So, assuming that the high-risk sub-population of similar size existed in both, screened and control group, high BC mortality rate among non-attendees within the screening group
does not significantly
affect its overall rate vs. that
The former still have only about 5% lower BC mortality risk.
But can even this small, statistically insignificant reduction be credited to early detection?
Looking at the data in the expanded table, we can see that among 32 BC deaths in the standard-risk subpopulation of the screened group, 8 (or 25%) were stage-3 and 4 diagnoses. In the control group as a whole, 31 of 65 deaths belonged to that category. Applying the 77% rate for stage 3 and 4 deaths from the non-attendees group to the 31 deaths within the high-risk subpopulation of the control group, gives that 24 of 41 deaths were within this group, and only seven within its standard-risk subpopulation.
Multiplied by 1.4 to bring them to the whole group size, gives 11 and 10 stage-3 and 4 deaths in the screened and control group, respectively. This implies that the rest of deaths - for stage 0, 1 and 2 diagnoses - total 34 in the screened, and 38 in the control group.
Does that suggest that there is a benefit, even small, from earlier diagnosis due to screening? Not really. Anyone with even basic knowledge in statistics would see at once that
this number of outcomes is too small to provide even reliable indication, let alone evidence of benefit.
Data from all eight trials combined is somewhat more reliable, but the number of trials is still insufficient. Each trial by itself is under-powered in this respect, with a significant chance of random deviations due to it. It doesn't help that only three of them were found adequate.
Best we can say based on the Malmo study numbers is: It is possible that earlier detection helps reduce breast cancer mortality, but we:
(1) don't know how much, and
(2) have no reliable indication it is significant.
What we do know, is that this possible BC mortality reduction benefit is
much smaller than the quite certain increase in rate of pseudo-cancer diagnosed as real cancers due to screening.
In the Malmo trial, there was 31% more breast cancers diagnosed in the screening group for all stages, and 42% more in the early stages (0, 1 and 2). But only a small portion of these extra diagnoses - probably less than a quarter - was actually malignant growth.
It should be noted that the follow up on Malmo trial after this period had the BC mortality reduction for the screening group more than threefold higher, making it unprecedented and unique in all trial follow-ups. At the same time, reliability of the trial data decreased significantly, leaving some doubts with respect to reliability of the reported figures.
Turning back to the advantage of earlier detection by screening mammography, it appears that there is little substance in it. Practically all of the extra diagnosed cancers are stage 0 or 1, and most of them would, according to the longer-term volume of detected cancers in the control (unscreened) group, remain asymptomatic. Unexpectedly,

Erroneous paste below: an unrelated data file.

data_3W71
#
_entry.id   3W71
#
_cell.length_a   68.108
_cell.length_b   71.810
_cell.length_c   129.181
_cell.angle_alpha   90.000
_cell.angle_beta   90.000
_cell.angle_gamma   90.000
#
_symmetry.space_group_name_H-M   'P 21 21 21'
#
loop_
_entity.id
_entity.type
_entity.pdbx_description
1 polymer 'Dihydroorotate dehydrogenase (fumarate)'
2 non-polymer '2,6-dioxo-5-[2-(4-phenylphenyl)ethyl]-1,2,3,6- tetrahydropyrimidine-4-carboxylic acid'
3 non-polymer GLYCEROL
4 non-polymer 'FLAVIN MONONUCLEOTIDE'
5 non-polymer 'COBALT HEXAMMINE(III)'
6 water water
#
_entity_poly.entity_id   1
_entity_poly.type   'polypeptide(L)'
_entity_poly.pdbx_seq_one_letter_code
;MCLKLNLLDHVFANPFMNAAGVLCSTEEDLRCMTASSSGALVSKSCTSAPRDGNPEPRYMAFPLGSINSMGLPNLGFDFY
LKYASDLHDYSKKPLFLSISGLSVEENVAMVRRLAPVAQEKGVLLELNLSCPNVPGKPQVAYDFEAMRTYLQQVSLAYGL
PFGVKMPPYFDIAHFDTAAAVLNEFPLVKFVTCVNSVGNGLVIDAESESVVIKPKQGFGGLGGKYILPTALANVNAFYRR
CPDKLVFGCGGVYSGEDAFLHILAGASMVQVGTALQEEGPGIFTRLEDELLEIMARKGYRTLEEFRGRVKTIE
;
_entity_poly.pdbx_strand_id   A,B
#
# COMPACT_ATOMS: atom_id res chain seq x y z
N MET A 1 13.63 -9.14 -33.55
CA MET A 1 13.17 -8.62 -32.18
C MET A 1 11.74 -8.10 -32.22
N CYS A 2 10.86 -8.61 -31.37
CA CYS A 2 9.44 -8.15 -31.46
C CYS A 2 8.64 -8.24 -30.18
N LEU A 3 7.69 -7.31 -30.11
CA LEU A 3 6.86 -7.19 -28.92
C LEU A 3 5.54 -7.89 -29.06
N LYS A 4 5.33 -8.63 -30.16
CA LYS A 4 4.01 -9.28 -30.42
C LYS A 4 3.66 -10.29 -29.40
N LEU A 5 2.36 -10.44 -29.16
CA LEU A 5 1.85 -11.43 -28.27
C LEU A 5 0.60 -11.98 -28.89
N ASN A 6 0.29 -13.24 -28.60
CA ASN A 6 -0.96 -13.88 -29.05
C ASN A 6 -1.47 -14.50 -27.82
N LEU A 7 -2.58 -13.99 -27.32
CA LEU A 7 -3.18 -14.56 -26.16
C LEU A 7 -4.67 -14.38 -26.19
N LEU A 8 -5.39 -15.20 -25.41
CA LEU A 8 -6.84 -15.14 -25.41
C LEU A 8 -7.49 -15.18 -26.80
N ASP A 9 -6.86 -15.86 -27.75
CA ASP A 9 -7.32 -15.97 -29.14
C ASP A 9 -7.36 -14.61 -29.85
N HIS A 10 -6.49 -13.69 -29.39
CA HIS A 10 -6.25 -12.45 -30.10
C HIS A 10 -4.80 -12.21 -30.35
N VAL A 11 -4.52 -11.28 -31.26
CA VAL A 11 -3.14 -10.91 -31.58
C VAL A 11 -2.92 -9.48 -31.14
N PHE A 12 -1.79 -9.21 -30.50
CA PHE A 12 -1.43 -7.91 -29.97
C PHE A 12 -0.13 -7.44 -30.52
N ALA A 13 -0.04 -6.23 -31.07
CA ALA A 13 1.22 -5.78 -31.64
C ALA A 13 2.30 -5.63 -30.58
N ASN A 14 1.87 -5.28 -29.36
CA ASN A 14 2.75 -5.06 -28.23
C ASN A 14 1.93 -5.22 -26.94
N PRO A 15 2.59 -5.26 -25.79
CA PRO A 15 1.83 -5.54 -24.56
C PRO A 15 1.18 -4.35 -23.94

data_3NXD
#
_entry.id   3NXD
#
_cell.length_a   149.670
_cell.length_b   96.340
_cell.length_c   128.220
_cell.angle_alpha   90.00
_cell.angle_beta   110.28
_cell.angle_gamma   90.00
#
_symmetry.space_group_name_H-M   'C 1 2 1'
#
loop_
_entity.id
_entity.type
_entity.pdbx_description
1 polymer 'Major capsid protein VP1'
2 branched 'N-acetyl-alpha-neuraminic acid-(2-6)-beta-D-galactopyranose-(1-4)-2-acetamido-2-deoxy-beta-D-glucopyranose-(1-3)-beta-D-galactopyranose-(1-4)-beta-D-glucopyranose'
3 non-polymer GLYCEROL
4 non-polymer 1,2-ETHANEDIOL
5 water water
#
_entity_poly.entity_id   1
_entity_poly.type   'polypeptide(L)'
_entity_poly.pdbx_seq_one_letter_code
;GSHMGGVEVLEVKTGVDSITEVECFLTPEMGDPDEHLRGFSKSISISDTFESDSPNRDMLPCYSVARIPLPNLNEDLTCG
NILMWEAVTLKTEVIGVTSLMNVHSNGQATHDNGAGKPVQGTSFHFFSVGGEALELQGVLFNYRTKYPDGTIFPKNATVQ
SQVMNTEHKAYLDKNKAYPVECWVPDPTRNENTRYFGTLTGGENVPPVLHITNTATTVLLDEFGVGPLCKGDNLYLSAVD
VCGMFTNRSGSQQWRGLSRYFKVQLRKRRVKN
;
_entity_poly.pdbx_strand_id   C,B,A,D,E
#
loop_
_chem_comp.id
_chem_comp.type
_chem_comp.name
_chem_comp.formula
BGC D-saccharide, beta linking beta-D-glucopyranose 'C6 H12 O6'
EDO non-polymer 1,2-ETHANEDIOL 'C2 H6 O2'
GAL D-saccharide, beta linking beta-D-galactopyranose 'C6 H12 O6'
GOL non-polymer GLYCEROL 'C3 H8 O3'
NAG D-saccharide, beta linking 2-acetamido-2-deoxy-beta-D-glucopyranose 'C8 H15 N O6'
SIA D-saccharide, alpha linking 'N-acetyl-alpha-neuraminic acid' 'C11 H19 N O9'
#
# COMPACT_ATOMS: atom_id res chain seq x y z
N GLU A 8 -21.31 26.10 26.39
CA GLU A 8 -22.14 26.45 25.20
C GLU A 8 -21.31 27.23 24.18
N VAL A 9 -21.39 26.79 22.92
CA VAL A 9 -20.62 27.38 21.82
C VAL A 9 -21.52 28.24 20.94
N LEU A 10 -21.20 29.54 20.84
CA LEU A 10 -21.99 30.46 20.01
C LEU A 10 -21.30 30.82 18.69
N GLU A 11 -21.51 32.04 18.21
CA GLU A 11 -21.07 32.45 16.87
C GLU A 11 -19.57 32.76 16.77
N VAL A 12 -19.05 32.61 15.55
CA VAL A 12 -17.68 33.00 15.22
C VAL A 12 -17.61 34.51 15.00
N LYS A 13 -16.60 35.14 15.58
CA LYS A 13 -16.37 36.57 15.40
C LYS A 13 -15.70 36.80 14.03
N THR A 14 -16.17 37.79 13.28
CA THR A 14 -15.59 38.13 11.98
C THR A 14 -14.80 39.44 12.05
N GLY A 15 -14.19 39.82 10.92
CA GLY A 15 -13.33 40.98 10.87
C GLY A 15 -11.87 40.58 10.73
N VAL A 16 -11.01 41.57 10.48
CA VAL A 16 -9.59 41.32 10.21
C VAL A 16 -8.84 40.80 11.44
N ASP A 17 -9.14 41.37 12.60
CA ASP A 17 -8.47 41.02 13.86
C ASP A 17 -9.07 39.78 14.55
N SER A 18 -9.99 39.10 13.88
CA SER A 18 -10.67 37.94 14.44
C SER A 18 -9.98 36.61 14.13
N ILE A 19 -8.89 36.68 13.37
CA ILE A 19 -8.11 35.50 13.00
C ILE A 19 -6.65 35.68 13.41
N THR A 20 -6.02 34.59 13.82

this diagnostic "advantage" seems to be more likely to be causing harm, through overdiagnosis and overtreatment, than to benefit screened population.
That is probably why those few sufficiently reliable trials did not confirm significant benefit of earlier diagnosis, neither with respect to mortality reduction, nor less invasive treatment.
One piece of the mortality puzzle could be the recurrent cancers, which may be more frequent in the screened population, possibly due in part to their generally higher radiation exposure, with breast compression during screening being additional risk factor. Mortality rate for recurrent cancers is significantly higher, and would at least partly offset the benefit of earlier detection.
Another is that screening mammography is more likely to detect slow-growing cancers, for which an early detection is less critical.
Also, mammography-related overtreatment - initially, repeated mammograms, MRI and/or biopsy for false positives, then possible surgical procedure, radiation and/or hormonal treatment if something suspicious is found and treated without actually being malignant - as well as the related stress shouldn't be neglected as a factor negatively affecting survival rate in the screened population.
Finally, a simple plain number of cancers detected at stage 1, instead of stage 2, does not necessarily directly translate into reduced mortality. What matters is a type of cancer: if, for instance, screened population has higher incidence of more invasive and highly invasive cancers detected between screenings - which could be expected considering mammography radiation risk, false positives and overtreatment - that would also tend to offset statistical benefit of earlier detection.
Putting it all together, there is no doubt that X-ray mammography screening detects more abnormal (not necessarily malignant) growths, generally at an earlier stage than physical breast exam, self-exam, or no screening. But
the benefit from it in terms of breast cancer mortality reduction and, particularly, all-cause mortality reduction, is very elusive.
It is even possible that all-cause mortality is higher for the screened population, offsetting in part, or even exceeding its small BC mortality reduction.
On the other hand, it is all but certain that the increased rate of detection directly contributes to overdiagnosis and overtreatment of the screened population. Thus, the assumed "benefit of earlier detection" due to the higher screening sensitivity may have, in the real world,
turned into a net negative.
It is only due to the prevailing presumptuous attitude about screening benefits and, later, vested interests of those promoting screening and benefiting from it, that it took so long to come to this realization.